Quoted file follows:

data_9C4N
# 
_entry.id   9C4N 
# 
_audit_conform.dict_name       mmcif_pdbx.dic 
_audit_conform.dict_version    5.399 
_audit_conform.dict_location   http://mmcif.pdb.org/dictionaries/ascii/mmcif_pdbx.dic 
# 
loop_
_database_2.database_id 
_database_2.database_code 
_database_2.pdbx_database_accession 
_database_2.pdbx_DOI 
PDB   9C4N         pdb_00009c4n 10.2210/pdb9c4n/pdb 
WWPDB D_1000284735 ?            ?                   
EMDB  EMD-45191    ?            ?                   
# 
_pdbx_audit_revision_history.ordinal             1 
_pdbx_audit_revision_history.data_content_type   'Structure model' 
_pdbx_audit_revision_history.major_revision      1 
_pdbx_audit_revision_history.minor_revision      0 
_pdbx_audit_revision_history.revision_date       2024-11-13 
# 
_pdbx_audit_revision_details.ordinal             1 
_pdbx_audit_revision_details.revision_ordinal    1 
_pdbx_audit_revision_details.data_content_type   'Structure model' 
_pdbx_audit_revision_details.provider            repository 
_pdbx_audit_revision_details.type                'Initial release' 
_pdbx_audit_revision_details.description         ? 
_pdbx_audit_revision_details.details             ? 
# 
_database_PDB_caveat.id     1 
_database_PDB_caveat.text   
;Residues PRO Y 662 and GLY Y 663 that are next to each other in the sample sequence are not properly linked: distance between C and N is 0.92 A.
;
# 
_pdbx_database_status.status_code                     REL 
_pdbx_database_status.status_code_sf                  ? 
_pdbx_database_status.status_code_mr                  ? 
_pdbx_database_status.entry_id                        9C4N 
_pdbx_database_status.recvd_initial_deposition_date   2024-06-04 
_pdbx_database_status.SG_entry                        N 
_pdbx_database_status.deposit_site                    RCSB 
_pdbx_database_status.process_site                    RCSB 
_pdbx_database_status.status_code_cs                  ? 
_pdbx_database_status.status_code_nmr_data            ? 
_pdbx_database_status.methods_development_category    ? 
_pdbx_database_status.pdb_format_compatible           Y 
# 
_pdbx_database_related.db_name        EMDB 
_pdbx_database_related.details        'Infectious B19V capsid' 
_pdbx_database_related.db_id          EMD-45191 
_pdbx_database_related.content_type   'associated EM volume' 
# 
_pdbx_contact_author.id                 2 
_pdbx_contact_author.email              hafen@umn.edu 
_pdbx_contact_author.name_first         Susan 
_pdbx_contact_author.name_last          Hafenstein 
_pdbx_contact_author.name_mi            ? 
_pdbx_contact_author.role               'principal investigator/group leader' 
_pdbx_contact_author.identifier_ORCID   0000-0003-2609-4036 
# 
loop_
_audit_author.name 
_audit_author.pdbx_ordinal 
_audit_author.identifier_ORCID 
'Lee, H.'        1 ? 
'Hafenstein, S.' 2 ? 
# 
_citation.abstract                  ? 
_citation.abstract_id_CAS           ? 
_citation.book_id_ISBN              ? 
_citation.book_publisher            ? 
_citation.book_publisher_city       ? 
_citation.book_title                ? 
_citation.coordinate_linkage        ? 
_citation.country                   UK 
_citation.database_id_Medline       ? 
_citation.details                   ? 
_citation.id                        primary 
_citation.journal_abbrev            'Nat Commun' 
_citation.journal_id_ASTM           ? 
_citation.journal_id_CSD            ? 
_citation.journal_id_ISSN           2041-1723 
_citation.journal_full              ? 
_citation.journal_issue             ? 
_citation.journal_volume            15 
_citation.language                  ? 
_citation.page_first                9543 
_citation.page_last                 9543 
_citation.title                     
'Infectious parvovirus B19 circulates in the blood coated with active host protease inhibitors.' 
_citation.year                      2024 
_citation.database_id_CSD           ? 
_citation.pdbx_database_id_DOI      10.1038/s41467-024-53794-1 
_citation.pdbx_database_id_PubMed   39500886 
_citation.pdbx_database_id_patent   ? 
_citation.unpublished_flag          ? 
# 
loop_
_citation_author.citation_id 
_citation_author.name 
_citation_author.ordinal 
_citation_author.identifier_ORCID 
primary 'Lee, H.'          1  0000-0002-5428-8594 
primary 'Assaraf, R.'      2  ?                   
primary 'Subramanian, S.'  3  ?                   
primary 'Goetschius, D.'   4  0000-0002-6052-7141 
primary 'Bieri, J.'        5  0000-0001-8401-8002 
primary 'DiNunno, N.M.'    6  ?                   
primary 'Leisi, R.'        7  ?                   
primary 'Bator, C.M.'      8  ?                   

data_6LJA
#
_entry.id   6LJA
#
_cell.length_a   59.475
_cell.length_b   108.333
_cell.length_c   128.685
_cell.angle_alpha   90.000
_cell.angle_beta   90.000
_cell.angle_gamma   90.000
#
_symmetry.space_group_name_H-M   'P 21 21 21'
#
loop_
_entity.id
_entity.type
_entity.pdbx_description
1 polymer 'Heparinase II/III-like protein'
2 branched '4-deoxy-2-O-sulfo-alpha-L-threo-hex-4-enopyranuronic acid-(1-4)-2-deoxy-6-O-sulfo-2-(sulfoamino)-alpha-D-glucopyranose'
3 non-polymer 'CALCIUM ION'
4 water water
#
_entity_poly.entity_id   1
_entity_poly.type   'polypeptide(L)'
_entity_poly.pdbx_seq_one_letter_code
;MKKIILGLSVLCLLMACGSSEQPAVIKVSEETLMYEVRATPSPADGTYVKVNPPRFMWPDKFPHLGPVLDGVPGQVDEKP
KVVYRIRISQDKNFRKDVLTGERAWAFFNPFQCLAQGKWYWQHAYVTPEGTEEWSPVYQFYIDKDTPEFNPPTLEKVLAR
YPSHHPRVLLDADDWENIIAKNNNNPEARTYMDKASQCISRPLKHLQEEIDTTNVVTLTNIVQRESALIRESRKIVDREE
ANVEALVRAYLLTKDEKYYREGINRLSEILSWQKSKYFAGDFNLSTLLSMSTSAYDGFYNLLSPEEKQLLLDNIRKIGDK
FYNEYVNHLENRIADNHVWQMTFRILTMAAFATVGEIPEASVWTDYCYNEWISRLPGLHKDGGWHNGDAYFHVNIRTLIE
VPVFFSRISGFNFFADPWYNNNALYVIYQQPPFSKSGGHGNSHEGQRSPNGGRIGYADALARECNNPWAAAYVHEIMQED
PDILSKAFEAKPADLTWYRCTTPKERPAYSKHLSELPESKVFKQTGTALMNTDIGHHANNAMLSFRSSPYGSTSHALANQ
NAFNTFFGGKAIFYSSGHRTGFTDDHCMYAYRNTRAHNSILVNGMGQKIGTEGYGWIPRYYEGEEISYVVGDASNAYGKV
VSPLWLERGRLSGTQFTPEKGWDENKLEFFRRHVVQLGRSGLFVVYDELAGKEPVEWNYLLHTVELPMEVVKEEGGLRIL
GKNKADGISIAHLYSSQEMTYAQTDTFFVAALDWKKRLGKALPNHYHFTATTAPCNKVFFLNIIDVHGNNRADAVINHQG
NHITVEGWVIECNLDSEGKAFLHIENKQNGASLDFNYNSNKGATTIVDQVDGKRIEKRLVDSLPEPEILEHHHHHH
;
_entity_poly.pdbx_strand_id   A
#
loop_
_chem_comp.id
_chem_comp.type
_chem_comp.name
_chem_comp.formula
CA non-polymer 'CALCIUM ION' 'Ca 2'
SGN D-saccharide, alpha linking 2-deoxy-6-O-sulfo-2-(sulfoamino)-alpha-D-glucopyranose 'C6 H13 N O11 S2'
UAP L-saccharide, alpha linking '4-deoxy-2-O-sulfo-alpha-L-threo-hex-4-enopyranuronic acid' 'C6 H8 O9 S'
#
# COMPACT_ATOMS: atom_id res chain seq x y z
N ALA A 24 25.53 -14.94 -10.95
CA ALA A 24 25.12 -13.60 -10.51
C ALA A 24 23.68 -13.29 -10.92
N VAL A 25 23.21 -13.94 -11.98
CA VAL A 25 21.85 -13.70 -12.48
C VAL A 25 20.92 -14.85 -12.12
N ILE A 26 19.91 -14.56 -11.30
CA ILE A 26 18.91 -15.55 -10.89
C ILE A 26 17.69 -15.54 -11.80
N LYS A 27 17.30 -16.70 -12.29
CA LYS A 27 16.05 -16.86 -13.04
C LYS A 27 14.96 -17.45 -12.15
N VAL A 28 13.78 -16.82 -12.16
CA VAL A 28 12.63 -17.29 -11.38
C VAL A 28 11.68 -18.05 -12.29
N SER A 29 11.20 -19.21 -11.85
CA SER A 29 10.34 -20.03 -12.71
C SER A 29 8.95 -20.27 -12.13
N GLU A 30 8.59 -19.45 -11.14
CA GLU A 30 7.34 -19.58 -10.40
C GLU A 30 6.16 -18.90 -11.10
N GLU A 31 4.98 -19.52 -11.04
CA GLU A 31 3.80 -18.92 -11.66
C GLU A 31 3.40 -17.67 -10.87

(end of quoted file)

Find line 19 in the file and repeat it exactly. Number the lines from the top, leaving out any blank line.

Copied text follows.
_pdbx_audit_revision_history.data_content_type   'Structure model' 